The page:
“In a tent, snow covered to above the door, we found the three bodies. Scott in the middle, half out of his bag, Birdie on his right, and Uncle Bill on the left, lying head towards the door... Bowers and Wilson seem to have passed away in a kind of sleep…”
Gran gave a short summary of what had happened to the five men and added, “All this only a day's march from plenty…. We buried them this morning, a solemn undertaking. How strange it was to see men bareheaded whilst the wind blew with the thermometer at -20 degrees. We are now going to look for 'Soldier' [Oates]."
He continued, “I must say our Expedition is not given much luck … the sun is shining beautifully in this place of death: over the Bluff this morning stood a distinct cross in clouds."
Gran later said, "When I saw those three poor souls the other day, I just felt that I envied them. They died having done something great. How hard death must be for those who meet it having done nothing."
Edward Atkinson reported, "We recovered all their gear and dug out the sledge with their belongings on it. Amongst these were 35 lb. of very important geological specimens which had been collected on the moraines of the Beardmore Glacier: at Doctor Wilson's request they had stuck to these up to the very end, even when disaster stared them in the face and they knew that the specimens were so much weight added to what they had to pull…."
Record left by the search team at burial site
"November 12, 1912, Latitude 79 degrees, 50 minutes, South. This cross and cairn are erected over the bodies of Captain Scott, C.V.O., R.N., Doctor E.A. Wilson, M.B., B.C., Cantab., and Lieutenant H.R. Bowers, Royal Indian Marine—a slight token to perpetuate their successful and gallant attempt to reach the Pole. This they did on January 17, 1912, after the Norwegian Expedition had already done so.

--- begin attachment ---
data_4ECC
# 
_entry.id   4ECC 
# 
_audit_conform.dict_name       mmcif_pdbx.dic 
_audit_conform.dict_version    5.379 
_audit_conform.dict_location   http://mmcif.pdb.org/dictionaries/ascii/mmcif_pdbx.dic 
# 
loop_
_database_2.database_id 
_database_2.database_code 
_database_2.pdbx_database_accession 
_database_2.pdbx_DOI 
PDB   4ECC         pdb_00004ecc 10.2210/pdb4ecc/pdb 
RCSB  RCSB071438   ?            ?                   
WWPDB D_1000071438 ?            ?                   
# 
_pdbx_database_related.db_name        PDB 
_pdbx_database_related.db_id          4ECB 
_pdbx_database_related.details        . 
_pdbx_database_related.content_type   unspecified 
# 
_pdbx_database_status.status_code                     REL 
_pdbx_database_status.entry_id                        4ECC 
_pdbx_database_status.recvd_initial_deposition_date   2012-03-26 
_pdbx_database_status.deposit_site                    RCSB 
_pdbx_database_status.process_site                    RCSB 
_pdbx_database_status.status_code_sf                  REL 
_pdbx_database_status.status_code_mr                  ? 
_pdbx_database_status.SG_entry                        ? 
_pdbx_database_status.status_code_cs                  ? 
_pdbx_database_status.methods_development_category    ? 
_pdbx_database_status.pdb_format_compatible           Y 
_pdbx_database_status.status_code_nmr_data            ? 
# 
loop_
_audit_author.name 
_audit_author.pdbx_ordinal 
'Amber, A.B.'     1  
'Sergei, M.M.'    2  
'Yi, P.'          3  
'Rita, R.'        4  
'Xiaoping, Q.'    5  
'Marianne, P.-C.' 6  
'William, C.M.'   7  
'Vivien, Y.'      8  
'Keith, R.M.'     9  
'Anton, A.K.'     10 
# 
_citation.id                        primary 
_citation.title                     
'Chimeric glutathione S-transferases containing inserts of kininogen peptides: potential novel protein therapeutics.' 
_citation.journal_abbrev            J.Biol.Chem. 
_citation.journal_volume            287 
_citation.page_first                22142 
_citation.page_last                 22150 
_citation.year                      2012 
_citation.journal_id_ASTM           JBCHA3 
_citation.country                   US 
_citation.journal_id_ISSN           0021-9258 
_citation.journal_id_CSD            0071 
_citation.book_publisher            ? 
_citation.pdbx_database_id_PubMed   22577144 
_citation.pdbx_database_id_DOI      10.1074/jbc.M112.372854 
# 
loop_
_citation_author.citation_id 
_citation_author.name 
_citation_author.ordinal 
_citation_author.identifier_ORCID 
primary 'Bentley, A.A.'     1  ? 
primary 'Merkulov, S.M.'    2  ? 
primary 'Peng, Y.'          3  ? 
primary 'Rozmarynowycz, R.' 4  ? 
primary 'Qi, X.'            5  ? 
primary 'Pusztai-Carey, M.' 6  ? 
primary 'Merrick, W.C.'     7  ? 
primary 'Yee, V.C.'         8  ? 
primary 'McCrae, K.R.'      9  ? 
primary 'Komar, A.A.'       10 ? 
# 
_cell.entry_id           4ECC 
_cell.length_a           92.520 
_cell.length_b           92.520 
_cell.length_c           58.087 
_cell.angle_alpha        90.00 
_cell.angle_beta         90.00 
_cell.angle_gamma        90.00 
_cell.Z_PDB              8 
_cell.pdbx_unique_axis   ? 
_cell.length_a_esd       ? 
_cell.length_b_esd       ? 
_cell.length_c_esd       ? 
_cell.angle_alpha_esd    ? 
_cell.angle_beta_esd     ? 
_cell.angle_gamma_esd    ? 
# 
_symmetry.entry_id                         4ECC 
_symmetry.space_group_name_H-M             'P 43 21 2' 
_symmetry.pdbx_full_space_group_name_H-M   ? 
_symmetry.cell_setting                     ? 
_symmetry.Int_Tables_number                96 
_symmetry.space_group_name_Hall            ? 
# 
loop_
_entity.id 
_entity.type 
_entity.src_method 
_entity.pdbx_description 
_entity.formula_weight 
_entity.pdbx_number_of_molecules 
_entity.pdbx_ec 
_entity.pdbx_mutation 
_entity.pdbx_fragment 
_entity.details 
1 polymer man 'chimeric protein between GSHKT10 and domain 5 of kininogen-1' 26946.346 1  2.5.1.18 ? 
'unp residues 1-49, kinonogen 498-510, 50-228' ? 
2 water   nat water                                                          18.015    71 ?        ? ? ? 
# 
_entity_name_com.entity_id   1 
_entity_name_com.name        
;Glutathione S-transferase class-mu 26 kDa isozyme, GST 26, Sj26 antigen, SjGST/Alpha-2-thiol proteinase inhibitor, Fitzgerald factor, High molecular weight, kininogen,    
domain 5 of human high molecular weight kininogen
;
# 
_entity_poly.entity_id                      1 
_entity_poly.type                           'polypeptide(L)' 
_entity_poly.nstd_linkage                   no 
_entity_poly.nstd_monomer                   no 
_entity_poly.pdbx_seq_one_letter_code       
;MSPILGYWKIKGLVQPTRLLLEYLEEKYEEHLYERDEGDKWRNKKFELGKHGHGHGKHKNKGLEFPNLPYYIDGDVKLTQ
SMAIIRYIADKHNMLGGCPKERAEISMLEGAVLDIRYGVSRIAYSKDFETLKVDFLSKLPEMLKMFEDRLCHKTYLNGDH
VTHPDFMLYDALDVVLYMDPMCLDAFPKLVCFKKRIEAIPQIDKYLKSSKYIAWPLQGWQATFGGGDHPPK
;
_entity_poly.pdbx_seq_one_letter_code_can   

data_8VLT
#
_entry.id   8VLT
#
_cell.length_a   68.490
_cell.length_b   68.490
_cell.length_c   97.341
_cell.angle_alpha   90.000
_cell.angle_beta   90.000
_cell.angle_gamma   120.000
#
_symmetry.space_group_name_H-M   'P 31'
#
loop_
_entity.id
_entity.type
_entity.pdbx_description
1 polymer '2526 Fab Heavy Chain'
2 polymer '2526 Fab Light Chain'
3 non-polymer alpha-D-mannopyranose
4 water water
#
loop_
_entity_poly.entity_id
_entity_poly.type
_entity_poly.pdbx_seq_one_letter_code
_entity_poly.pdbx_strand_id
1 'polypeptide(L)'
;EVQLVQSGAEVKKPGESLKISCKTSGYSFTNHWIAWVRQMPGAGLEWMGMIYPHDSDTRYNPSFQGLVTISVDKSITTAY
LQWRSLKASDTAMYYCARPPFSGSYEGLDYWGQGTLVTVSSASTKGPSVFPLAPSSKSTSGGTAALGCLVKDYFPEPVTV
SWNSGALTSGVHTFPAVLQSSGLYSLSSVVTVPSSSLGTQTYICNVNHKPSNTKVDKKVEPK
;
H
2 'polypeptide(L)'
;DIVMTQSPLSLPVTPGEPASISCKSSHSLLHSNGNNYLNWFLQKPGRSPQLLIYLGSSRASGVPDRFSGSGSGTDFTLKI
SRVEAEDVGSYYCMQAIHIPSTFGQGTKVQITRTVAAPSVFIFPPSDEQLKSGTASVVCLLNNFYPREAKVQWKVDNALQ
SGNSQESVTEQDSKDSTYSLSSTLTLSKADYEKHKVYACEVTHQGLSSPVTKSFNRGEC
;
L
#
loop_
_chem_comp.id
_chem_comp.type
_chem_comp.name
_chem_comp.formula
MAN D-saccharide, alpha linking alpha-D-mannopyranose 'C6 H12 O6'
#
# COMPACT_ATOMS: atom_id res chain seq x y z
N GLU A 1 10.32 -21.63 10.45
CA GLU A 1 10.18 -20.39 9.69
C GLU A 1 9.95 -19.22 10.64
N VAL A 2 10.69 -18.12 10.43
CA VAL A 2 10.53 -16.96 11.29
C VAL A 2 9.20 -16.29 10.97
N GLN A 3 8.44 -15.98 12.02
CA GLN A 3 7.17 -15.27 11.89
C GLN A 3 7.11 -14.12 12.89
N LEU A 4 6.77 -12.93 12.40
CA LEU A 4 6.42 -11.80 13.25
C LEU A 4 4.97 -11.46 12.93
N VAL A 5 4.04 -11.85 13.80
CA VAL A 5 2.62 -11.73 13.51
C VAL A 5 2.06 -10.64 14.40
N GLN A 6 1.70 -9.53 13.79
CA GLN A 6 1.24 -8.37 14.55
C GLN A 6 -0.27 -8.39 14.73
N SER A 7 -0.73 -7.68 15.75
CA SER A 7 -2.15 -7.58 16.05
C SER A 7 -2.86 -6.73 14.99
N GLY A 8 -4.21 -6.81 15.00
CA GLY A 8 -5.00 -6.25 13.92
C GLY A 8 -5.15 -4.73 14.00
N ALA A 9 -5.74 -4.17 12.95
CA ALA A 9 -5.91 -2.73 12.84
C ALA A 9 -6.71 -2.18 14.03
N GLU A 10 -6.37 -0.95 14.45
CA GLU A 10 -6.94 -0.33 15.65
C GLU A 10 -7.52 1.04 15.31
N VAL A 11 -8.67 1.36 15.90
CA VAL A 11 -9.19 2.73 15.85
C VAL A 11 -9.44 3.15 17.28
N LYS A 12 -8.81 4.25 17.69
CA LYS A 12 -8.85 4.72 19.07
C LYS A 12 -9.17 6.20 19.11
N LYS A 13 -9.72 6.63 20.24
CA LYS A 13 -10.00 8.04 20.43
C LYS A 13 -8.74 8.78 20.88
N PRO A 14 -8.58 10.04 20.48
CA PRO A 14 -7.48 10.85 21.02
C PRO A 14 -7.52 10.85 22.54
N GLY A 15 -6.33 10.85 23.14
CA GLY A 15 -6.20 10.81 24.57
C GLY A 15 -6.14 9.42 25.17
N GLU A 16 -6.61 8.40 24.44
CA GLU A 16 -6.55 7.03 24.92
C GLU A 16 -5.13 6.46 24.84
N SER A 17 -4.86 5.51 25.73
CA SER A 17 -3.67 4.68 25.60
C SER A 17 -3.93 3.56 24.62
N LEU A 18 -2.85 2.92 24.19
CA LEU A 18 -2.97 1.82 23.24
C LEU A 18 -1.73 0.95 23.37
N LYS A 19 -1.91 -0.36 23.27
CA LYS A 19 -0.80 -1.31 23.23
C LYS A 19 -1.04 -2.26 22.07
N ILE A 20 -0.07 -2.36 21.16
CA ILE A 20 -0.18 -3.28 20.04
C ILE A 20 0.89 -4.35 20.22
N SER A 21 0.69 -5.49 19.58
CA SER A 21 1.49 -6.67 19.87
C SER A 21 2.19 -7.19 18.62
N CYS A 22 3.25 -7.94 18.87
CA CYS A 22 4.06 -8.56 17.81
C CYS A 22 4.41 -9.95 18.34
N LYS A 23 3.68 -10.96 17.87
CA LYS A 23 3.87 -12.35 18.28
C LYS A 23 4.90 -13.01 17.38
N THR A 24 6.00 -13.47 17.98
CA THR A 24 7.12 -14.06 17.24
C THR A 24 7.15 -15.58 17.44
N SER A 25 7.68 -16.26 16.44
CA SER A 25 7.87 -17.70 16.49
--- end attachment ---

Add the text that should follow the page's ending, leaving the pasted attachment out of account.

Inclement weather with lack of fuel was the cause of their death. Also to commemorate their two gallant comrades, Captain L.E.G. Oates of the Inniskilling Dragoons, who walked to his death in a blizzard to save his comrades, about eighteen miles south of this position; also of Seaman Edgar Evans, who died at the foot of the Beardmore Glacier. 'The Lord gave and the Lord taketh away; blessed be the name of the Lord."
Signed by all the men.
After the men searched for Oates’ body they turned around and passed the cairn again. Atkinson wrote, "On the second day we came again to the resting place of the three and bade them there a final farewell. There alone in their greatness they will lie without change or bodily decay, with the most fitting tomb in the world above them."
The British ‘Terra Nova’ polar team with Robert Falcon Scott as leader set off from Cape Evans on November 1, 1911 on their quest to discover the South Pole. The polar party who arrived at the already discovered South Pole on January 17, 1912 was Henry (Birdie) R. Bowers, Edward (Bill) A. Wilson, Lawrence E.G. (Titus) Oates and Edgar Evans (Petty Officer Evans died on the way back, February 17, 1912 and Oates a month later). The rest of the team will meet their end with the last word from them on March 29, 1912.
October 20, 1911 Roald Amundsen and his Norwegian team, Olav Bjaaland, Oscar Wisting, Helmer Hanssen and Sverre Hassel, set off from The Bay of Whales to discover the Geographic South Pole (90°S) on December 14, 1911. Kristian Prestrud, Jørgen Stubberud and Hjalmar Johansen stayed behind at Framheim (Bay of Whales) with the cook, Adolf Lindström.